If Bill Clinton were in office today, would his presidency survive the revelations of his numerous sexual scandals? It certainly did two decades ago. The Bill Clinton and Monica Lewinsky affair cumulated in a slap on the wrist for Clinton; he earned the reputation of a frisky “womanizer.” Lewinsky, on the other hand, was dragged through the mud. She became a pariah, while Clinton retained his lofty position as leader of the free world for nearly two more years.
On top of Clinton's abuses, left-wing feminists justified and downplayed Bill Clinton’s sexual misconduct. At the time, his support for women’s reproductive rights as POTUS was more valuable to their cause than believing Clinton's victims. Today, the women’s rights movement has shifted gears to focus on the very thing that many wanted to sweep under the rug in the ‘90s. The feminist-backed “#MeToo” movement is the driving force behind the takedown of powerful men in the worlds of entertainment and politics. But with all these shocking sexual harassment cases being brought to light, many are wondering if we should reexamine the Clinton sexual abuse allegations, or at the very least revisit how we as a society reacted to them.
In 1995, 21-year-old Monica Lewinsky began her internship at the White House with Chief of Staff Leon Panetta. Only four months into the internship, President Clinton invited Lewinsky into his office, where they kissed. From there, their sexual relationship progressed as he "stimulated her manually," and then she performed oral sex on him while he was on a call with a senator. Clinton invited her to his private office on several more occasions, and the two occasionally engaged in phone sex. At one point, Clinton briefly penetrated Lewinsky with a cigar.
Clinton officially terminated his relationship with Lewinsky in May of 1997. In January 1998, the details of their relationship came to light after Lewinsky confided in a coworker named Linda Tripp about her relationship with Clinton. Clinton vehemently denied the relationship initially, but finally admitted to it on August 17, 1998.
In January 1999, President Clinton became the second-ever president to be impeached. He was preceded by Andrew Johnson who was impeached and then acquitted in 1868. In 1998, Lewinsky’s Pentagon coworker, Linda Tripp, secretly recorded Lewinsky’s confessions about her affair with Clinton. She then submitted the tapes to Kenneth Starr of the Whitewater Independent Counsel. Starr diligently investigated the claims and later submitted a detailed report and 18 boxes full of evidence to the House of Representatives, laying the groundwork for Clinton's impeachment trial.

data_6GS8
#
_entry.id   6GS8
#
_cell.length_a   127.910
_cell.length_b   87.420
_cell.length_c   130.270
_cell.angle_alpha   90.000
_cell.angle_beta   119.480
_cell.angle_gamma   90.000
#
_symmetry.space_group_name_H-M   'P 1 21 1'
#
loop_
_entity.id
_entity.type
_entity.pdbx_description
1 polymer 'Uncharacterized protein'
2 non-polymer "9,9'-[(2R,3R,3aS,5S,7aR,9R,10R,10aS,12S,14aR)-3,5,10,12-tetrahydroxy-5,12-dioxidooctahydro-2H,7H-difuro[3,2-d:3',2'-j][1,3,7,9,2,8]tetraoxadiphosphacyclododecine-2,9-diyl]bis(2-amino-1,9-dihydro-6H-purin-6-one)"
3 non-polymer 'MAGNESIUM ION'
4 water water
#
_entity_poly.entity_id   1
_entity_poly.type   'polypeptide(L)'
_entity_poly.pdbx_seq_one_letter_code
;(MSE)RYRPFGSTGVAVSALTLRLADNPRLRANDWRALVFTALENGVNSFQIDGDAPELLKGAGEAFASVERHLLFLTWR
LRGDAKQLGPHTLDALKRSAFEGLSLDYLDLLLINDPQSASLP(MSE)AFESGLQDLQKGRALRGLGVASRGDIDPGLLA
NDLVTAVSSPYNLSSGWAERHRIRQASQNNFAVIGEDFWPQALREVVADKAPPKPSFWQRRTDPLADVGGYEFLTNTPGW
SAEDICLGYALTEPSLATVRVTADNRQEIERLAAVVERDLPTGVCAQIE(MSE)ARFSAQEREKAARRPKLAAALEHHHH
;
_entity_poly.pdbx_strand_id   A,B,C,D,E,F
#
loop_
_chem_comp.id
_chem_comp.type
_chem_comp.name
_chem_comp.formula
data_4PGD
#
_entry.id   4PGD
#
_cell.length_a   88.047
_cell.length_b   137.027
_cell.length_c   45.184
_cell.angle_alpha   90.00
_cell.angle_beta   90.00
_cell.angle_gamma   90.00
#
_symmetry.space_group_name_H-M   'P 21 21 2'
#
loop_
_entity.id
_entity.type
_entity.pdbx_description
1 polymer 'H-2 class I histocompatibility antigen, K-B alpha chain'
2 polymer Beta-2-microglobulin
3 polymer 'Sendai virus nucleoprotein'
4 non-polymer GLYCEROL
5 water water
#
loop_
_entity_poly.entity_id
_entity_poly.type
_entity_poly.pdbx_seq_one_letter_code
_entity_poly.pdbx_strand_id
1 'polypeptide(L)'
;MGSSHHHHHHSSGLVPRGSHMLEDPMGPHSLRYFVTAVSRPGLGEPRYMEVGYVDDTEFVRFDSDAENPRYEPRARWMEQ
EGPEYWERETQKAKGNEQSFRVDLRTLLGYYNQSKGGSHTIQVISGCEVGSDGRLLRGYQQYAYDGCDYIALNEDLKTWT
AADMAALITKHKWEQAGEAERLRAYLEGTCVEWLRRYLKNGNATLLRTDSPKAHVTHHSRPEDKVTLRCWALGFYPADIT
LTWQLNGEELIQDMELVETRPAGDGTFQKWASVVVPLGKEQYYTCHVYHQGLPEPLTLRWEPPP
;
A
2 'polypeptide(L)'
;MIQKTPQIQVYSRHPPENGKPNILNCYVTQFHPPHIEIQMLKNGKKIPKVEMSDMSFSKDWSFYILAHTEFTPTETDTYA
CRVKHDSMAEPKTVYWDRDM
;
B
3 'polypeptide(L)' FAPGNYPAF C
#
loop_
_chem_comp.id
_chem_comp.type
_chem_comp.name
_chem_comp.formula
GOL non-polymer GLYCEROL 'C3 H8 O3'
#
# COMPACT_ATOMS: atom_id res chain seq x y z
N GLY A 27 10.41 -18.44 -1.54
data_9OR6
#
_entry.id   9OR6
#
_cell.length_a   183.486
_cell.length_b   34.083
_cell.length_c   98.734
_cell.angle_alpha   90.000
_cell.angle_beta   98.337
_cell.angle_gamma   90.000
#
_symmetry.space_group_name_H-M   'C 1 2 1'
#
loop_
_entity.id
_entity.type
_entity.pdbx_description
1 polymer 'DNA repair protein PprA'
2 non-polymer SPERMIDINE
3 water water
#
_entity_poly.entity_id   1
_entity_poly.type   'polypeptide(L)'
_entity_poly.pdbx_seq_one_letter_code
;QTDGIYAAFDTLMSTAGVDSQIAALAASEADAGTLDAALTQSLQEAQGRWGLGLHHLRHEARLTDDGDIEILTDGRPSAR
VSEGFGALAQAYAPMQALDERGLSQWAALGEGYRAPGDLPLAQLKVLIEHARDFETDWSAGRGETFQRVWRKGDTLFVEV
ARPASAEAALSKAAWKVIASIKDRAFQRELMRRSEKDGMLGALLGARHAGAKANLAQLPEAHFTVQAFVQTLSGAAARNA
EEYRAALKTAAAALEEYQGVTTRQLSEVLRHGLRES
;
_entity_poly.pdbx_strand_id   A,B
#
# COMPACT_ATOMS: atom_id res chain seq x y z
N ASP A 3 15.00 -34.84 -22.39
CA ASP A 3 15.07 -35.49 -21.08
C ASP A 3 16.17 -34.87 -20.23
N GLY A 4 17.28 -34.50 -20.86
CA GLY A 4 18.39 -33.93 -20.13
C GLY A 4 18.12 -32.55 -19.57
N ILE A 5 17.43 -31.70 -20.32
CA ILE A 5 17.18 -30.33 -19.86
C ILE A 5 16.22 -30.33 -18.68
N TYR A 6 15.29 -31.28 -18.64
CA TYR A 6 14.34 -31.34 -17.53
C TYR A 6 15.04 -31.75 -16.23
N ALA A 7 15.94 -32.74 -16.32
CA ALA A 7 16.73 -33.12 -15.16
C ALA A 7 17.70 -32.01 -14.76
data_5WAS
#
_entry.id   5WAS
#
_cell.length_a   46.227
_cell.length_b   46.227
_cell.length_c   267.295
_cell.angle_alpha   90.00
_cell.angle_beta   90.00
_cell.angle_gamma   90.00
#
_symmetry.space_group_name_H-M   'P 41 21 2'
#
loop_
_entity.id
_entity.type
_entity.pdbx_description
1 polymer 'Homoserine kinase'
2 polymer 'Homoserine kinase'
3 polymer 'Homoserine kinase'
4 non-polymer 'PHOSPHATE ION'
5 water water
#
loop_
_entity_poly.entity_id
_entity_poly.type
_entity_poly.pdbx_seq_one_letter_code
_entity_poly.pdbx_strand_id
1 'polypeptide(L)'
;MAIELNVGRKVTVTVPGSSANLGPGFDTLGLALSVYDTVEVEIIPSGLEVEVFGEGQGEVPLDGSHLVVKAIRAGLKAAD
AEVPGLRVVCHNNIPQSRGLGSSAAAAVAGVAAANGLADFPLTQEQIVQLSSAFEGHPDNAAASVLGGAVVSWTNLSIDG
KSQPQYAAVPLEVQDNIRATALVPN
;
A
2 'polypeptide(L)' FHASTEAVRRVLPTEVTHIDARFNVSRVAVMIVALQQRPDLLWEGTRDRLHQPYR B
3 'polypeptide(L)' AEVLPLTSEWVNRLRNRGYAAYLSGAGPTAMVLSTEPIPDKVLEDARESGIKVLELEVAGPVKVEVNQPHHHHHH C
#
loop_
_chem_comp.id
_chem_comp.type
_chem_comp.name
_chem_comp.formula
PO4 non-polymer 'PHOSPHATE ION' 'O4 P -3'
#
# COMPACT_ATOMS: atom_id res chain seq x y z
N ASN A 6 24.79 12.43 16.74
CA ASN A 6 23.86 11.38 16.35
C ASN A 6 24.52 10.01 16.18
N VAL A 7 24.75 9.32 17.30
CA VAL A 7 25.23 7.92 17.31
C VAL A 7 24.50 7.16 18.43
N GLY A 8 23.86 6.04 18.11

Clinton delivered a sworn deposition and denied having sexual relations with Lewinsky. Because he lied to a jury about the allegations, the House approved to impeach him on perjury and obstruction of justice. The trial began on January 7, 1999. Clinton was acquitted five weeks later.
The earliest known allegations of sexual misconduct against Bill Clinton stem back to 1978, when he was a 31-year-old Arkansas Attorney General running for governor. Juanita Broaddrick ran a nursing home out of Little Rock. She supported the young candidate and worked on his campaign.
After speaking on the phone, Clinton suggested they grab coffee in the lobby of the hotel where she was staying. He later insisted they have coffee in her room, because there were too many reporters downstairs. She says that Clinton raped her and bruised her lip when he bit it. “The last thing he said to me was, ‘You better get some ice for that,” and he put on his sunglasses and walked out the door,” she reported. Her friend and travel partner, Norma Rodgers, says she returned to the hotel room to find Broaddrick shaken up with a swollen lip.
Kathleen Willey was a volunteer in the White House, and she claimed to have a private meeting in the Oval Office about the possibility of a paid position. Willey claims that as she was leaving the meeting, Clinton fondled her and kissed her. At the height of the Clinton-Lewinsky and Paula Jones scandal, Kathleen appeared on 60 Minutes to talk about what happened.
Willey’s story, however, has some issues. She was caught lying to investigators and changed her version of events on several occasions. She was also deeply in debt at the time, and investigators discovered that she was contacting literary agents prior to going public with her allegations. In a 2007 autobiography, she also claimed that the Clintons ordered and carried out a hit on her husband, whose death was ruled a suicide. The false allegation remains fodder for far-right Republicans.